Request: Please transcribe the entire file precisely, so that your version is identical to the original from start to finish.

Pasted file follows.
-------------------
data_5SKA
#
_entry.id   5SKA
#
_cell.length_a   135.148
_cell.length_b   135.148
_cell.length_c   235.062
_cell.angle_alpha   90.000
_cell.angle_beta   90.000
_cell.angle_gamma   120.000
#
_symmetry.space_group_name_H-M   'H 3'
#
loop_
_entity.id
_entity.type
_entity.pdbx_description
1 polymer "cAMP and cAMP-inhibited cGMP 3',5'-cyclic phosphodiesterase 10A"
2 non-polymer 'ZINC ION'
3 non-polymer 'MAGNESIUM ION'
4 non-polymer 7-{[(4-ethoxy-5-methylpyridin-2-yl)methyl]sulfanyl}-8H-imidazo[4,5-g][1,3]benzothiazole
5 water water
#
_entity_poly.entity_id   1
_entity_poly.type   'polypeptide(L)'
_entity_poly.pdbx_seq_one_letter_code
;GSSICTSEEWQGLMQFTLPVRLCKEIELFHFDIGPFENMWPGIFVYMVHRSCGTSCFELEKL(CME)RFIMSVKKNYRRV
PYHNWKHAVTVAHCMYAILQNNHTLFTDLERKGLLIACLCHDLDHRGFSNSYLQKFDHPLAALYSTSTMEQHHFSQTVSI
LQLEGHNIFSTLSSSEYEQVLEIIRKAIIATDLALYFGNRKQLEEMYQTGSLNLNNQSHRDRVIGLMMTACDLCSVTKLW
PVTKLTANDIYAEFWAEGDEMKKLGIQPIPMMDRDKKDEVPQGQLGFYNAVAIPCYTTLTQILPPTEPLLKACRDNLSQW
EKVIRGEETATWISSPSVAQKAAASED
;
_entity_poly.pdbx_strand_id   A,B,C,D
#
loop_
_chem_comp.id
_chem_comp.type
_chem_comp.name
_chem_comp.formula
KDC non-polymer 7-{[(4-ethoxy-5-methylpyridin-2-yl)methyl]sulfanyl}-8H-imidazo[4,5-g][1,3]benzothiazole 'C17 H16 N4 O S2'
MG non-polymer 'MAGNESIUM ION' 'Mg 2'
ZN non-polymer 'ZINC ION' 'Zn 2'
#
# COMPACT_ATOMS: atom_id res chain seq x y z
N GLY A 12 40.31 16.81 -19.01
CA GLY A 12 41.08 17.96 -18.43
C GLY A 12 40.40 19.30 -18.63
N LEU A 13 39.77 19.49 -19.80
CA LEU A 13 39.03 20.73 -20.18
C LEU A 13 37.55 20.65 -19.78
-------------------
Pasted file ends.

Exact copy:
data_5SKA
#
_entry.id   5SKA
#
_cell.length_a   135.148
_cell.length_b   135.148
_cell.length_c   235.062
_cell.angle_alpha   90.000
_cell.angle_beta   90.000
_cell.angle_gamma   120.000
#
_symmetry.space_group_name_H-M   'H 3'
#
loop_
_entity.id
_entity.type
_entity.pdbx_description
1 polymer "cAMP and cAMP-inhibited cGMP 3',5'-cyclic phosphodiesterase 10A"
2 non-polymer 'ZINC ION'
3 non-polymer 'MAGNESIUM ION'
4 non-polymer 7-{[(4-ethoxy-5-methylpyridin-2-yl)methyl]sulfanyl}-8H-imidazo[4,5-g][1,3]benzothiazole
5 water water
#
_entity_poly.entity_id   1
_entity_poly.type   'polypeptide(L)'
_entity_poly.pdbx_seq_one_letter_code
;GSSICTSEEWQGLMQFTLPVRLCKEIELFHFDIGPFENMWPGIFVYMVHRSCGTSCFELEKL(CME)RFIMSVKKNYRRV
PYHNWKHAVTVAHCMYAILQNNHTLFTDLERKGLLIACLCHDLDHRGFSNSYLQKFDHPLAALYSTSTMEQHHFSQTVSI
LQLEGHNIFSTLSSSEYEQVLEIIRKAIIATDLALYFGNRKQLEEMYQTGSLNLNNQSHRDRVIGLMMTACDLCSVTKLW
PVTKLTANDIYAEFWAEGDEMKKLGIQPIPMMDRDKKDEVPQGQLGFYNAVAIPCYTTLTQILPPTEPLLKACRDNLSQW
EKVIRGEETATWISSPSVAQKAAASED
;
_entity_poly.pdbx_strand_id   A,B,C,D
#
loop_
_chem_comp.id
_chem_comp.type
_chem_comp.name
_chem_comp.formula
KDC non-polymer 7-{[(4-ethoxy-5-methylpyridin-2-yl)methyl]sulfanyl}-8H-imidazo[4,5-g][1,3]benzothiazole 'C17 H16 N4 O S2'
MG non-polymer 'MAGNESIUM ION' 'Mg 2'
ZN non-polymer 'ZINC ION' 'Zn 2'
#
# COMPACT_ATOMS: atom_id res chain seq x y z
N GLY A 12 40.31 16.81 -19.01
CA GLY A 12 41.08 17.96 -18.43
C GLY A 12 40.40 19.30 -18.63
N LEU A 13 39.77 19.49 -19.80
CA LEU A 13 39.03 20.73 -20.18
C LEU A 13 37.55 20.65 -19.78